In Connecticut you cannot be a superintendent of schools unless you hold a valid certificate. 

In 2007, Steven Adamowski got the legislature to pass a new law that allowed the commissioner of education to waive that requirement. 

That provision of the law is now 10-157 and Connecticut’s commissioner of education used that provision for four years in a row to allow Adamowski to stay working in Hartford.

As superintendent, Adamowski made $225,000 a year plus benefits. 

Now, even though he didn’t have a certificate and even though he made no effort to get a certificate, Governor Malloy’s Administration has added language which would allow this one person to be the ONLY non-certified person in the entire Teachers Retirement System.

There are 45,000 teachers and 9,000 school administrators who followed the rules, took the tests, are certified by the state of Connecticut and are therefore eligible to be in the Teachers Retirement System. 

The Governor’s bill changes the law to allow one person to skip the rules and get a much larger pension.  A pension that could eventually exceed $100,000 a year and Malloy’s answer is “I don’t think there’s an Adamowski provision…”

So, once again we are faced with a dilemma.  Is Dan Malloy simply lying or does he actually not understand what is in the bill that he proposed and – and if not – how is that possible. 

Whether it is this special deal for a big education reform supporter or one of the other equally inappropriate sections of this bill – how is it possible that the governor of Connecticut doesn’t know what is in it.

It is a simple question with profound ramifications.

posted by: justsayin | March 23, 2012  1:07pm

Where to begin…Special deals, back room negotiating the The Dannel “re-phrasing” what he stated earlier about tenure, sounds like sound government to me. What about the kids? This bill is a farce, a few adequate ideas nothing tangible.

posted by: JMC | March 23, 2012  2:05pm

So now Gov. Malloy will bring in out-of-staters who will plug into (i.e. loot) the underfunded CT State Teachers’ Pension and Health Care funds. Is this why he wants retired teachers to contribute more to their Health Care($7.5 million this year)?
Furthermore, the figures showing test score improvements in Hartford now look massaged, as demonstrated by Jonathan Pelto. Adamowski, their architect, thus comes across as a “fire and maneuver artist”, i.e an “expert” who shakes, stirs, churns, and moves upward before results are clear. Is this also going to be the Governor’s playbook on his journey to national political prominence? Can he read his own bill?

posted by: ... | March 23, 2012  2:32pm

...

Ugh Jon, did you really need to copypasta about 2/3 of your latest blog to CTNJ? You’ve hyper-linked it before just fine.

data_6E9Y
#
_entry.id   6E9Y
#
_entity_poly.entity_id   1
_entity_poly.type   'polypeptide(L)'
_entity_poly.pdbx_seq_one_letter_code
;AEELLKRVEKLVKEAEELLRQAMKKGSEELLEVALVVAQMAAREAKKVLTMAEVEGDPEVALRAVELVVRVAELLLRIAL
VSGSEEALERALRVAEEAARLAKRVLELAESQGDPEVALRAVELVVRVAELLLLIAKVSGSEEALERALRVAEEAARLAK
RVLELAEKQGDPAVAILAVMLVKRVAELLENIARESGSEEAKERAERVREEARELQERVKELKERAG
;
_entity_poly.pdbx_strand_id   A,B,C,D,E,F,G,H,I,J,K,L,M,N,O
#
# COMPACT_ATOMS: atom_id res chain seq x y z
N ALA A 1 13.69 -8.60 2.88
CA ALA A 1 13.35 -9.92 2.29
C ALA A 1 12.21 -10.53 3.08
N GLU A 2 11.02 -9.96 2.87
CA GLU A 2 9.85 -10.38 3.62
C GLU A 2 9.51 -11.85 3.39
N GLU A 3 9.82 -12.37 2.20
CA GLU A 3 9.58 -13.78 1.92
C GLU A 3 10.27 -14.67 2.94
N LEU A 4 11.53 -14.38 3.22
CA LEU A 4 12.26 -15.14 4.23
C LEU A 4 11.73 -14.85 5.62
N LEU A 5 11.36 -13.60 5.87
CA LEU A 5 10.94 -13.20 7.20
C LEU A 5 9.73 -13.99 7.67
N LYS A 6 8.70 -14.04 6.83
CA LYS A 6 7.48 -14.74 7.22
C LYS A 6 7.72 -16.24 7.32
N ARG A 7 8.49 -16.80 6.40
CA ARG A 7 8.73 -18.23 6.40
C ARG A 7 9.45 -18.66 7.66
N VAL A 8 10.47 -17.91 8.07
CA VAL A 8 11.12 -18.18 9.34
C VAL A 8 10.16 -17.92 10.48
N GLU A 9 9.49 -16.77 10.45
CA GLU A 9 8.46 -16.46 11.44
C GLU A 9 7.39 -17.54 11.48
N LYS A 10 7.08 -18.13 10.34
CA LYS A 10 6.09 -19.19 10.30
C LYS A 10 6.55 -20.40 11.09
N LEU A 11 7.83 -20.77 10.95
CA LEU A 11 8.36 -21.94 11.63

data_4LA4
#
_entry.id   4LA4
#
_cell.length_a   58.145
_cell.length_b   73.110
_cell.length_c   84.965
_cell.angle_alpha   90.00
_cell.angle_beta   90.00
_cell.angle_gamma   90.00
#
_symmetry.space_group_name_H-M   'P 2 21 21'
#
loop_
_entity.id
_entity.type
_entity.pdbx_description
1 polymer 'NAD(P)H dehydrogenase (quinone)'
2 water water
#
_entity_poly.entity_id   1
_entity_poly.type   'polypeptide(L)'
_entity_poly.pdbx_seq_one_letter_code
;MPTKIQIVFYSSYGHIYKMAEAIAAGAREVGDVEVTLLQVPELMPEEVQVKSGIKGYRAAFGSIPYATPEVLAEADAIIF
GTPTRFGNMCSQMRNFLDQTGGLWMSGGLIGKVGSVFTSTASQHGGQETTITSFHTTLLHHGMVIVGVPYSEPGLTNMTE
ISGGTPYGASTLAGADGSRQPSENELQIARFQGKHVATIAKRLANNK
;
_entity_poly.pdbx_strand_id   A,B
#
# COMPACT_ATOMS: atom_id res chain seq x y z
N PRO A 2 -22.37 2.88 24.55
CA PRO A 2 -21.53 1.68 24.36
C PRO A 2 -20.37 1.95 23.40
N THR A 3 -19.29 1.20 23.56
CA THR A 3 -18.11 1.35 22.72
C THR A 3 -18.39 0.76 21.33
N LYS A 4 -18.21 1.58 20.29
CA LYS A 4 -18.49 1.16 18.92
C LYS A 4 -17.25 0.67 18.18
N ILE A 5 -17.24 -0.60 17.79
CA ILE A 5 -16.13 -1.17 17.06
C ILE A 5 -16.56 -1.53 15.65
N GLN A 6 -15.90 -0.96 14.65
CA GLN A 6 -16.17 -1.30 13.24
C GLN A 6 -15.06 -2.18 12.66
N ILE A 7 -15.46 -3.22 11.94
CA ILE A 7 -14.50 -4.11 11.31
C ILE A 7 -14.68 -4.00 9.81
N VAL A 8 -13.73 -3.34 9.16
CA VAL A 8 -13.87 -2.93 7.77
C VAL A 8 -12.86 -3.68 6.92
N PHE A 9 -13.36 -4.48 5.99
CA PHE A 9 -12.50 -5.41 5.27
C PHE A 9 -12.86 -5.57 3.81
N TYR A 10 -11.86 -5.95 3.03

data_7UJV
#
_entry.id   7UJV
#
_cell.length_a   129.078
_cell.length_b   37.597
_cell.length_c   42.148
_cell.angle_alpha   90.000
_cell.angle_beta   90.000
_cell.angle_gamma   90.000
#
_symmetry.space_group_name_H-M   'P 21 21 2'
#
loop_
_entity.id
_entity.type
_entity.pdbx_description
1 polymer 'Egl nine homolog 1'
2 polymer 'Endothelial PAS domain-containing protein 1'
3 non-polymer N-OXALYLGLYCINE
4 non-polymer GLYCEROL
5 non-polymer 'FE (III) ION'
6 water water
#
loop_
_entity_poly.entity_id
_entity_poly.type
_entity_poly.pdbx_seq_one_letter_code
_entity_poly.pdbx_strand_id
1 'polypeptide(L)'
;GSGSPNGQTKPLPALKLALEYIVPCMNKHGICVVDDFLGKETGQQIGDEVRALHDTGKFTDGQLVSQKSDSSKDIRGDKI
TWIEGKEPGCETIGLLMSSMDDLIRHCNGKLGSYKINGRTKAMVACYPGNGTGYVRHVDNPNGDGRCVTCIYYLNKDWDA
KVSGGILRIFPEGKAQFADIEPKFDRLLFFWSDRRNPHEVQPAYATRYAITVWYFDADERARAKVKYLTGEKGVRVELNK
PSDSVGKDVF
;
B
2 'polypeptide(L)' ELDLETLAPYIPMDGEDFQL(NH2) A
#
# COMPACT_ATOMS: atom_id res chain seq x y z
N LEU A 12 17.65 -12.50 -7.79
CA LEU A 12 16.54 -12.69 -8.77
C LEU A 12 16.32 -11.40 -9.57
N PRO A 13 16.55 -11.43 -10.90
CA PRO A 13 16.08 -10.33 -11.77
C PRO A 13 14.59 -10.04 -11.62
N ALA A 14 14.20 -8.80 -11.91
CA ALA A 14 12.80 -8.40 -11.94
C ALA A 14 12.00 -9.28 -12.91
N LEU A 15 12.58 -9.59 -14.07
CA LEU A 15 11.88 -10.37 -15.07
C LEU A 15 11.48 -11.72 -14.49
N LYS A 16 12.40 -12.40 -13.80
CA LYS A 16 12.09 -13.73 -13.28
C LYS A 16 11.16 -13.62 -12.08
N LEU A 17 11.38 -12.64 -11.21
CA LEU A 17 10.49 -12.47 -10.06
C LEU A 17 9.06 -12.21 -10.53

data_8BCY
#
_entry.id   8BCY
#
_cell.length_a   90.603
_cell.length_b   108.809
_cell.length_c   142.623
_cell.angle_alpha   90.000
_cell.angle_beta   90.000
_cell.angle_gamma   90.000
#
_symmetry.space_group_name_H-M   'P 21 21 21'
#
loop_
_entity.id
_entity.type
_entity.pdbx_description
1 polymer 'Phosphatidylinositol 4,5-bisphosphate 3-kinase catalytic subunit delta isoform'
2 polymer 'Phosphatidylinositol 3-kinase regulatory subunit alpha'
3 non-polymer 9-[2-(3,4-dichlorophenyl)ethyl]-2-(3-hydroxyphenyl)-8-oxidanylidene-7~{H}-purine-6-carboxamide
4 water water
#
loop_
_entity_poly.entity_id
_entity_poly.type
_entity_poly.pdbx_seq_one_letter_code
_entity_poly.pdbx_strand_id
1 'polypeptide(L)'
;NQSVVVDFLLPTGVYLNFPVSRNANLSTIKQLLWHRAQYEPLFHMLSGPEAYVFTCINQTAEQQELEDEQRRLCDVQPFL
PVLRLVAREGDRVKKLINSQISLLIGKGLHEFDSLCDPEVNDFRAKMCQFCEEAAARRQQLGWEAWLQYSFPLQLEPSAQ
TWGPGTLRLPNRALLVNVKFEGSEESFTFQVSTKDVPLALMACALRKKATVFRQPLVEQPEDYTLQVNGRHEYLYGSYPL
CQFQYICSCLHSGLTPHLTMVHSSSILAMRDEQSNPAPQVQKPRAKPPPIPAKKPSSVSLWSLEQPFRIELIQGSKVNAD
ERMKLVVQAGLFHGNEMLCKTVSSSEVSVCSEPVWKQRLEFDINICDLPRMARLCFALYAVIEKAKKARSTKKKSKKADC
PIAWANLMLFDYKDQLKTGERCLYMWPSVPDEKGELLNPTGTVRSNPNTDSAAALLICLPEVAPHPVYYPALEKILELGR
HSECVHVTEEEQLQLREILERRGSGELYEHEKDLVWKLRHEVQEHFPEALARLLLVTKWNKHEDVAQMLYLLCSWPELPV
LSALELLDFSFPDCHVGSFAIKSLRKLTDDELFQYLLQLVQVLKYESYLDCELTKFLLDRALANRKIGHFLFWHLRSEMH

posted by: Linda12 | March 23, 2012  9:09pm

To Steve Jones,

We wouldnt know anythng about the special provision for Adamowski if it wasn’t for Jon Pelto.  What does it matter if he cuts and pastes vs. citing the link?  He did all the research the the work. You didn’t. The newspapers didn’t. Sounds like sour grapes to me.

posted by: brutus2011 | March 23, 2012  10:12pm

brutus2011

I want to see education executives at all levels be required to publish an accounting of exactly where our public funds are allocated.
Perhaps we need an education version of the SEC?
I’m serious—we don’t know where the money is really going.
Its time we find out.

posted by: state_employee | March 24, 2012  9:20am

we know where the money is going.  it is going to malloys elite in high places.  (adamowski) and friends.  he is setting up a system that will funnel money to private corporations at the kids and teachers expense.  two for the price of one teachers.  no job security, no certs needed.  can someone tell me how this will help the kids. 
and thank you to jonathan pelto for uncovering the hidden agendas.  malloy is a snake.

posted by: lkulmann | March 24, 2012  12:05pm

When my mother made sausage, she would use just few ingredients. Every year it tasted better than the last. I guess that comes with practice and consistency and the passion to make it the better every year. If you buy sausage, most brands have fillers and unnecessary ingredients. Now health conscious people are trying to eat healthier and cut out all the fluff.  It’s just healthier for the body systems. IMO cutting out toxins from ANY system will allow it to heal and restore itself to a healthier State.  Looks like Governor Malloy is making sausage with the all non toxic ingredients left in the education system. Mmmm…yummy! I can’t wait to see how it comes out!